Monday, March 27, 2006

A Spirtual Journey is No Picnic

I spoke last evening to my lone remaining college friend, Hank. He is making plans for retirement, something that sends a chill down my spine. I’m happy for his success. As a military officer and research scientist, he’s definitely earned the opportunity for quiet happiness. But our discussion reminded me of an episode of the television show Northern Exposure, when the free-loving, Harley-riding “Chris-in-the-Morning” learned that he had to start taking blood-pressure medicine. The news nearly destroyed him, because it made him face the reality of maturity. Sure, his character was basically the town guru and a notorious learner of everything psychological and metaphysical, but even with all this knowledge, he never really imagined he would grow old. That is how I feel; I honestly never believed I would live this long.

Somewhere in the past few years my life seems to have taken a turn from “just living” to “Spiritual Journey”. But the possibilities of my "Spiritual Journey" are a little daunting because people like Kerouac, Emerson and Thoreau just don't come across as joyful once they had the opportunity to bask in the results of their great search. Some of my friends have said my change had to do with teaching urban poor in St. Louis, others point to over-exposure to the harsh beauty of Montana. Personally, I blame my children.

I grew-up without much understanding of enlightenment or spiritual quests. My parents and church leaders told me what to believe and I followed – it was just easier that way. Now though, I am older, married and have three children; the oldest of which is an eight-year-old girl. Something shocking occurred when she was born – I became a feminist. It was pretty-much an immediate reaction. While holding her in my arms at church, I looked around and for the first-time realized the ramifications of the Apostle Paul’s male-centered style of worship. I was horrified by the notion that mankind could be arrogant enough to place a limit upon her potential. For this reason, my primary motivation with raising my daughter has been based on insuring that she has all the available opportunities to prove her value above the traditional expectations of society. However, my two young sons have summoned another reaction. I have innumerable questions about this life the most important being the ever-clich├ęd, but simply asked question of “Why?” I have utter trepidation at the thought of not being able to answer my sons when they ask questions of a metaphysical nature. I never want them to feel my sense of loss while thrashing in the wind of deeper contemplation.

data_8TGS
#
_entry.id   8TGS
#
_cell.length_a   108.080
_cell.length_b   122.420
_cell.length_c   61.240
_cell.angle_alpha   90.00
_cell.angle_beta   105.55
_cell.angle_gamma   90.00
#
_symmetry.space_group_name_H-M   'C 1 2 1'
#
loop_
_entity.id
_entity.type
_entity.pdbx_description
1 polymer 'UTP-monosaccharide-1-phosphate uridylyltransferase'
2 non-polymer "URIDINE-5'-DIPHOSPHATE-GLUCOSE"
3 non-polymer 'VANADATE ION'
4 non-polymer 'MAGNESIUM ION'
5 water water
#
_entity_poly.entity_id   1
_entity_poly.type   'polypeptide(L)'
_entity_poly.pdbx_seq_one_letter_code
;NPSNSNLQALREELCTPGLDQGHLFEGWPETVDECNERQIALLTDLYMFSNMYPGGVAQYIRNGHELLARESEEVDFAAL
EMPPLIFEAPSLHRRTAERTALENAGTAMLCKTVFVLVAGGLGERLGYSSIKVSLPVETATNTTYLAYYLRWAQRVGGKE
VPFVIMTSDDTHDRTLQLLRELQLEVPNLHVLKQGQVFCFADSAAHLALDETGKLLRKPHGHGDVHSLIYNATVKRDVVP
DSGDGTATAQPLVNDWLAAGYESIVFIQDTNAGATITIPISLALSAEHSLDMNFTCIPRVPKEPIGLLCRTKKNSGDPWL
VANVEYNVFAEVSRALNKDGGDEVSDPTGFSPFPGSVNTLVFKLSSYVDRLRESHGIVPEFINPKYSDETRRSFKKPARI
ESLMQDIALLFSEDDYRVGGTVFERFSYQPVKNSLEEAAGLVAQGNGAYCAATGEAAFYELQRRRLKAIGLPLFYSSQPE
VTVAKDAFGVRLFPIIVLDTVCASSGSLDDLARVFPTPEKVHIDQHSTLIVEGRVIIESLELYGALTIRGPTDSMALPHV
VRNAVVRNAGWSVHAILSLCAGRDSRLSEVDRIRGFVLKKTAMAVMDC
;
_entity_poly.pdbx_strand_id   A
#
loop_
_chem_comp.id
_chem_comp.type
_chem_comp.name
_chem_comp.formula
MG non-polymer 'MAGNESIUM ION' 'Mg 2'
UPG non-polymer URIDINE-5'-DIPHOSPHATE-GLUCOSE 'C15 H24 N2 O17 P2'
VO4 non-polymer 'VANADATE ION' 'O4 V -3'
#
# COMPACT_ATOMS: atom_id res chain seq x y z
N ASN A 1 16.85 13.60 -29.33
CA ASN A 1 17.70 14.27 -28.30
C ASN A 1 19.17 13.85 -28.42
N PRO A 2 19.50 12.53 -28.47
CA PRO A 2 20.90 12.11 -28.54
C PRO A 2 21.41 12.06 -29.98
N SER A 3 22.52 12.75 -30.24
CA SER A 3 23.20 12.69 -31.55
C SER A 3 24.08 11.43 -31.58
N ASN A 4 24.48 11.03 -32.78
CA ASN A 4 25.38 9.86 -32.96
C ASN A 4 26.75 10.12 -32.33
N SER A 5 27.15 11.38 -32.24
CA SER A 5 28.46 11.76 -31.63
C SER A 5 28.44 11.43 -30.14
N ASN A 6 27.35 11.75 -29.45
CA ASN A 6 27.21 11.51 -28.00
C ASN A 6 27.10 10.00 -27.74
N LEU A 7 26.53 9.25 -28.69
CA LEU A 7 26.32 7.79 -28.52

After many years of exposure to unflattering examples of worldly-measured success; I have adjusted my focus to the self-exploration of religion, philosophy and literature for examples of purpose in this life. This has inevitably led to anger and hurt feelings amongst those friends and family from my past that take my unique approach to life as a form of disrespect to their own choices. It is my estimation, as a father, that I should want my children to succeed beyond my own level. I believe it was Thomas Jefferson that said – “We are farmers, so that our sons may be teachers, so that their sons may be artists”. But I was raised in the southern Midwest and the thought of success is often wrongly gauged. Garrison Keillor is not far off the mark when he spins his stories of Lake Wobegon and alludes to the mediocrity of Midwestern expectations. I’m not too sure that those whom knew me in my youth are not just awaiting my return to their “way of thinking”.

So as my search for significance continues I approach new questions. Can one return to the place where the original insignificant decisions were nurtured and somehow retain the new outlook on life as well? Can a person leave home, find meaning and return to the old place, without falling back into the old life? Will the old acquaintances allow this return on new terms, or will there be resentment that can not be overcome? Furthermore, will I ever find out if the return on my own terms is feasible? Each journey to answer questions of existence seems to only bring new inquiries that quietly gnaw away at me demanding a new search, in a new place, for resolution. - DN

2 comments:

Anonymous said...

while you may blame you kids, north, I have noticed some changes in your attitude ever since you left montana. changed isn't isn't the right word, it's more "grown". you were seemed to be on a sort of journey, but your enthusiasm has grown since you left (or at least it seems like it has.)

Anonymous said...

Awesome Jefferson quote!

Perhaps like Joel from "Exposure" you might find enlightenment once you take up golf!